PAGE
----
Pasta con Carciofi Freschi

COOKING TIME: 40 Minutes


  • 7 to 8 medium/smallish fresh artichokes with choke removed & sliced
  • 1/4 cup My Brother's Extra Virgin Olive Oil
  • 4 to 5 thinly sliced garlic cloves
  • Handful of Italian flat leaf parsley, chopped
  • Glass of white wine
  • 1 whole lemon
  • 1/4 tsp chili pepper flakes (optional)
  • Salt & freshly ground pepper to taste
  • 1 lb Isola Penne Rigate or Fusilli pasta
  • Parmigiano Reggiano cheese

Preparation Instructions

  1. Clean the artichokes by removing outer leaves until the tender pale green leaves are revealed. Trim the base lightly and cut off the top third of the artichoke which is hard and prickly. Slice artichokes in half. If you use very young artichokes they should not yet have formed the choke. If a choke does exist, remove it.
  2. Place the sliced artichokes one at a time into a mixing bowl with the squeezed lemon juice and 1/4 cup of water. Rub the artichoke cut face down into the lemon water to prevent them from turning brown. Just before cooking, slice the artichoke halves into thin slices.
  3. Put the My Brothers oil into a large heavy bottom sauce pan. When oil is hot, add garlic slices and cook for about 1 minute to flavor the oil. Add artichoke slices and chopped parsley.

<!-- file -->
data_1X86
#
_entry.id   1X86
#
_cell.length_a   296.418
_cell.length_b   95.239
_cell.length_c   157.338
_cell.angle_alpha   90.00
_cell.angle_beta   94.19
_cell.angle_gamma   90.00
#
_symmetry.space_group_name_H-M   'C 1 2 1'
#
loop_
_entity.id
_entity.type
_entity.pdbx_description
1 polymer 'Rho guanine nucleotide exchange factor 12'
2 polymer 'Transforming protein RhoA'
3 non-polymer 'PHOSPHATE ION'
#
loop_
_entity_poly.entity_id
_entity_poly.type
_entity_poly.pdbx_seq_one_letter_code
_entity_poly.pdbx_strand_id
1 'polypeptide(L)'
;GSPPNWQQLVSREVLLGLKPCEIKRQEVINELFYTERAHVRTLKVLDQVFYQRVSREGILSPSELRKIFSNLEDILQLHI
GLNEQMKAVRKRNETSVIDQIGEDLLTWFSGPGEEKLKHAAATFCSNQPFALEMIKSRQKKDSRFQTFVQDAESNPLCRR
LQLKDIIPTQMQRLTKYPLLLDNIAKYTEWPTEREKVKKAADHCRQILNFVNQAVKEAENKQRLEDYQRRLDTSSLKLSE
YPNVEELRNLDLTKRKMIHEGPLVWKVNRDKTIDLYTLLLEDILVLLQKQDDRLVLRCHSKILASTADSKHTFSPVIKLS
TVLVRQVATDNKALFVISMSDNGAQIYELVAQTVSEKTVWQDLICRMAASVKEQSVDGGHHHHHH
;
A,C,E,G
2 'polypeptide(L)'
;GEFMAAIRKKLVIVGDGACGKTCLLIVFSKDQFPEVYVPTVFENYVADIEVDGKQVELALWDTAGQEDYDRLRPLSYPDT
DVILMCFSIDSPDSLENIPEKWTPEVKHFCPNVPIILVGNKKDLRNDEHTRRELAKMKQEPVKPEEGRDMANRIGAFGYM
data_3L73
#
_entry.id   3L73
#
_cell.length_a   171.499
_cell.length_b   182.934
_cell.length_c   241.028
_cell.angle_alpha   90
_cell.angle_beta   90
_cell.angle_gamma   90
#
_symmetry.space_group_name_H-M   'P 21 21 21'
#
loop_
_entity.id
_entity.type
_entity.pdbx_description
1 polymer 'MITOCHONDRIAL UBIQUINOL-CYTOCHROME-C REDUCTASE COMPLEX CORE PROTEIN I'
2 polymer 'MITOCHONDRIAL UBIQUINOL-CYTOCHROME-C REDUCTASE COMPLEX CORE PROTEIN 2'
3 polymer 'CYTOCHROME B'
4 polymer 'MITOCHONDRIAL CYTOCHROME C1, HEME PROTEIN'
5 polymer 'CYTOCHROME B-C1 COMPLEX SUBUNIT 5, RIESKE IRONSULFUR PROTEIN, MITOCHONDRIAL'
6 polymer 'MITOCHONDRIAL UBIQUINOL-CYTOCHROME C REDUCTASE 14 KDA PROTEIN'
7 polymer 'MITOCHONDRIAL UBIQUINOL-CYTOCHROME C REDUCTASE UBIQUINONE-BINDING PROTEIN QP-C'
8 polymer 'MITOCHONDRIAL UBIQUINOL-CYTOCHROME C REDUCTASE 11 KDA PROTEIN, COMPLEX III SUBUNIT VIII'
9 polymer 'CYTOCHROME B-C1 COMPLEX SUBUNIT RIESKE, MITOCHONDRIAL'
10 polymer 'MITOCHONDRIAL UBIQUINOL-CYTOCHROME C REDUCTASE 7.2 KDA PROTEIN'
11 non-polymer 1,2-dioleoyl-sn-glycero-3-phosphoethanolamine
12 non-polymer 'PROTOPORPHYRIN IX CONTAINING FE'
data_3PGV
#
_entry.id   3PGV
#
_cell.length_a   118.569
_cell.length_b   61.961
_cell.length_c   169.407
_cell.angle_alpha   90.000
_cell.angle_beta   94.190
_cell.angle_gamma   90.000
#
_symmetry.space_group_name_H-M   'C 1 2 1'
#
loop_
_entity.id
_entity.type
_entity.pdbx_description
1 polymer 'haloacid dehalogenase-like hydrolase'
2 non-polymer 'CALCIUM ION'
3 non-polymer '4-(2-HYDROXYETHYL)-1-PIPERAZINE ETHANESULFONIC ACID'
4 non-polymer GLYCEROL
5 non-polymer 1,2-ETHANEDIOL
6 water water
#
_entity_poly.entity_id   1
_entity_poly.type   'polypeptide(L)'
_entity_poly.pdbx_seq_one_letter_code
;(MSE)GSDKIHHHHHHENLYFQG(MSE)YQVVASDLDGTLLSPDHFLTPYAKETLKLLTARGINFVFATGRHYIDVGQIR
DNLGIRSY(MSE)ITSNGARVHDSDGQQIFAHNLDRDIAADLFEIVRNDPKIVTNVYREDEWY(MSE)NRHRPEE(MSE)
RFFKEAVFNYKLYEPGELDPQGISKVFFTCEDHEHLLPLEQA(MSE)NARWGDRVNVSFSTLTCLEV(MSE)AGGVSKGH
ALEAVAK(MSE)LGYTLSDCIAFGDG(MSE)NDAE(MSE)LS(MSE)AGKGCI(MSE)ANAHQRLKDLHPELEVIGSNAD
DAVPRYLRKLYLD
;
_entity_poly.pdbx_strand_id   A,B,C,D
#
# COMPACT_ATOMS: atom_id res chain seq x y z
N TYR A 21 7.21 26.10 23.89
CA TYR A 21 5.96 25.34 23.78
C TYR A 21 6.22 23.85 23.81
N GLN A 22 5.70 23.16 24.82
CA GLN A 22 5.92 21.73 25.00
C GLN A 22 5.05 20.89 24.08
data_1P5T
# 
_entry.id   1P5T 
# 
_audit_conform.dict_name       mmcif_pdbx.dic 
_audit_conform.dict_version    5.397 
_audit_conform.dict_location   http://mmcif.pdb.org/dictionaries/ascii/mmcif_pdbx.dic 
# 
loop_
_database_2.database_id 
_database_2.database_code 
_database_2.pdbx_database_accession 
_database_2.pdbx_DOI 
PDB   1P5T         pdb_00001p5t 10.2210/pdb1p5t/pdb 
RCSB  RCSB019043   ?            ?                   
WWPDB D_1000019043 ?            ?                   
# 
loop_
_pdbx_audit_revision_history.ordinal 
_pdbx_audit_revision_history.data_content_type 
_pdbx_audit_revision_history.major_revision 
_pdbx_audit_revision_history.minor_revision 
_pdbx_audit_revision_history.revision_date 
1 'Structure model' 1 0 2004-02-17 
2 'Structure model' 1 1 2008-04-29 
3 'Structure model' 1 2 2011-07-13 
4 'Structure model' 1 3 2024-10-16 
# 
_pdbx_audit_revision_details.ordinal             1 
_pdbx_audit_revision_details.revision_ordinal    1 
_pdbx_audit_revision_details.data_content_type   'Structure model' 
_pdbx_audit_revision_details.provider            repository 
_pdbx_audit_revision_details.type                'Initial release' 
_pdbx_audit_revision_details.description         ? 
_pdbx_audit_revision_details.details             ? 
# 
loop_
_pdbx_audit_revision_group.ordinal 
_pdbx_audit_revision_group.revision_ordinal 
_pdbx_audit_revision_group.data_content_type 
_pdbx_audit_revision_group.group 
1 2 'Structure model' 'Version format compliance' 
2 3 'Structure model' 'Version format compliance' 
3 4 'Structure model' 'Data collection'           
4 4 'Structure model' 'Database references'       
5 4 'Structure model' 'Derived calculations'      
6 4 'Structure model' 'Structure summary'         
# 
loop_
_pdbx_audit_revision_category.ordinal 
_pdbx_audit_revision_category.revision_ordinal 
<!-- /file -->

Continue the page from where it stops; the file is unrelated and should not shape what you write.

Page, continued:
4. Cook for about 15 to 20 minutes at medium low heat. Add chili pepper flakes (optional).
  5. Turn up the heat, add the glass of wine and let evaporate. Simmer until the artichokes are tender. You may need to add some water if the artichokes look like they are becoming too dry.
  6. Salt and pepper to taste. Cook the Isola pasta to al dente then add pasta to the sauce pan with the artichokes and mix well. Add Parmigiano reggiano to each serving. Serve with a Pinot Grigio or Vernaccia.

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Traditional Milano recipe ~The sweet aftertaste of fresh artichokes is an eating experience you will remember! The Parmigiano cheese is an outstanding complement to the artichokes. The key to this preparation is ensuring that you have removed the tough outer leaves of the artichoke and all remnants of the choke.

Recipe compliments of Paolo Giuseppe Cortellini (known as Paul Joseph). Read his blog at: